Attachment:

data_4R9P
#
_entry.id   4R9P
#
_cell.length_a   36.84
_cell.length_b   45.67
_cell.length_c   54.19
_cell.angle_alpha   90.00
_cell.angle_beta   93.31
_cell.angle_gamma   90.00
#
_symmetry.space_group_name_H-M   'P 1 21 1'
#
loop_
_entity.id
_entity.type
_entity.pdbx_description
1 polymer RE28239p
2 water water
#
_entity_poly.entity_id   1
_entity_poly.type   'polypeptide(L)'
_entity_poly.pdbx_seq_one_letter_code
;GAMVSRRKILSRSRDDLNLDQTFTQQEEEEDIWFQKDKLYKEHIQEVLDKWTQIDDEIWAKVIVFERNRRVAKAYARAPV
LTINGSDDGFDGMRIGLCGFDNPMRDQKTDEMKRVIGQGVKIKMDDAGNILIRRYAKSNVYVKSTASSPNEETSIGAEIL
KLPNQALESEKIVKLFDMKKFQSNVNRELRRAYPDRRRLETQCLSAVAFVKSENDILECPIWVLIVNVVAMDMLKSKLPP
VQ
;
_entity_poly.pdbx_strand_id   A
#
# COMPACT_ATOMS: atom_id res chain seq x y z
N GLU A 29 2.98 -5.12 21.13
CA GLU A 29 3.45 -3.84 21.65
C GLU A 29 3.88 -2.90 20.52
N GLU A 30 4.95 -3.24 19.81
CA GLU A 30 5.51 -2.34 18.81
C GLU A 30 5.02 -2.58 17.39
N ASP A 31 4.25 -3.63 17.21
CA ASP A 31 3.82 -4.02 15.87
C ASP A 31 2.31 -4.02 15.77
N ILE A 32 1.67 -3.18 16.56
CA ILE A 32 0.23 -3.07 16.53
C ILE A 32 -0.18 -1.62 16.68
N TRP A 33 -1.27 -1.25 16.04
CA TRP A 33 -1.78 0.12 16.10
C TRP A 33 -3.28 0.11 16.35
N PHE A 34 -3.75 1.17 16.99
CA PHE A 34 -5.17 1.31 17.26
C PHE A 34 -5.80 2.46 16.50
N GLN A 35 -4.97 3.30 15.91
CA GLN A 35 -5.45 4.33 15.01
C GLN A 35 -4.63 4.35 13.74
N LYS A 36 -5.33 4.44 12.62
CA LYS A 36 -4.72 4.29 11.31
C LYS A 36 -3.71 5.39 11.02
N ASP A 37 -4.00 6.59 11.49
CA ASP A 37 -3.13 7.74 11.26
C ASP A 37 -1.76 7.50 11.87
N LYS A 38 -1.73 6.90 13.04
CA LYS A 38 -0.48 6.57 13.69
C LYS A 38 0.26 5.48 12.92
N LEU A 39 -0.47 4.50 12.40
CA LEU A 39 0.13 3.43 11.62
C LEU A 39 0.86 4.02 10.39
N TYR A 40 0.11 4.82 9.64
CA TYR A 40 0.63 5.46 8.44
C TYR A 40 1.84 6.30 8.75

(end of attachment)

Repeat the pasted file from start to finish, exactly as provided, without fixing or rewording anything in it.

data_4R9P
#
_entry.id   4R9P
#
_cell.length_a   36.84
_cell.length_b   45.67
_cell.length_c   54.19
_cell.angle_alpha   90.00
_cell.angle_beta   93.31
_cell.angle_gamma   90.00
#
_symmetry.space_group_name_H-M   'P 1 21 1'
#
loop_
_entity.id
_entity.type
_entity.pdbx_description
1 polymer RE28239p
2 water water
#
_entity_poly.entity_id   1
_entity_poly.type   'polypeptide(L)'
_entity_poly.pdbx_seq_one_letter_code
;GAMVSRRKILSRSRDDLNLDQTFTQQEEEEDIWFQKDKLYKEHIQEVLDKWTQIDDEIWAKVIVFERNRRVAKAYARAPV
LTINGSDDGFDGMRIGLCGFDNPMRDQKTDEMKRVIGQGVKIKMDDAGNILIRRYAKSNVYVKSTASSPNEETSIGAEIL
KLPNQALESEKIVKLFDMKKFQSNVNRELRRAYPDRRRLETQCLSAVAFVKSENDILECPIWVLIVNVVAMDMLKSKLPP
VQ
;
_entity_poly.pdbx_strand_id   A
#
# COMPACT_ATOMS: atom_id res chain seq x y z
N GLU A 29 2.98 -5.12 21.13
CA GLU A 29 3.45 -3.84 21.65
C GLU A 29 3.88 -2.90 20.52
N GLU A 30 4.95 -3.24 19.81
CA GLU A 30 5.51 -2.34 18.81
C GLU A 30 5.02 -2.58 17.39
N ASP A 31 4.25 -3.63 17.21
CA ASP A 31 3.82 -4.02 15.87
C ASP A 31 2.31 -4.02 15.77
N ILE A 32 1.67 -3.18 16.56
CA ILE A 32 0.23 -3.07 16.53
C ILE A 32 -0.18 -1.62 16.68
N TRP A 33 -1.27 -1.25 16.04
CA TRP A 33 -1.78 0.12 16.10
C TRP A 33 -3.28 0.11 16.35
N PHE A 34 -3.75 1.17 16.99
CA PHE A 34 -5.17 1.31 17.26
C PHE A 34 -5.80 2.46 16.50
N GLN A 35 -4.97 3.30 15.91
CA GLN A 35 -5.45 4.33 15.01
C GLN A 35 -4.63 4.35 13.74
N LYS A 36 -5.33 4.44 12.62
CA LYS A 36 -4.72 4.29 11.31
C LYS A 36 -3.71 5.39 11.02
N ASP A 37 -4.00 6.59 11.49
CA ASP A 37 -3.13 7.74 11.26
C ASP A 37 -1.76 7.50 11.87
N LYS A 38 -1.73 6.90 13.04
CA LYS A 38 -0.48 6.57 13.69
C LYS A 38 0.26 5.48 12.92
N LEU A 39 -0.47 4.50 12.40
CA LEU A 39 0.13 3.43 11.62
C LEU A 39 0.86 4.02 10.39
N TYR A 40 0.11 4.82 9.64
CA TYR A 40 0.63 5.46 8.44
C TYR A 40 1.84 6.30 8.75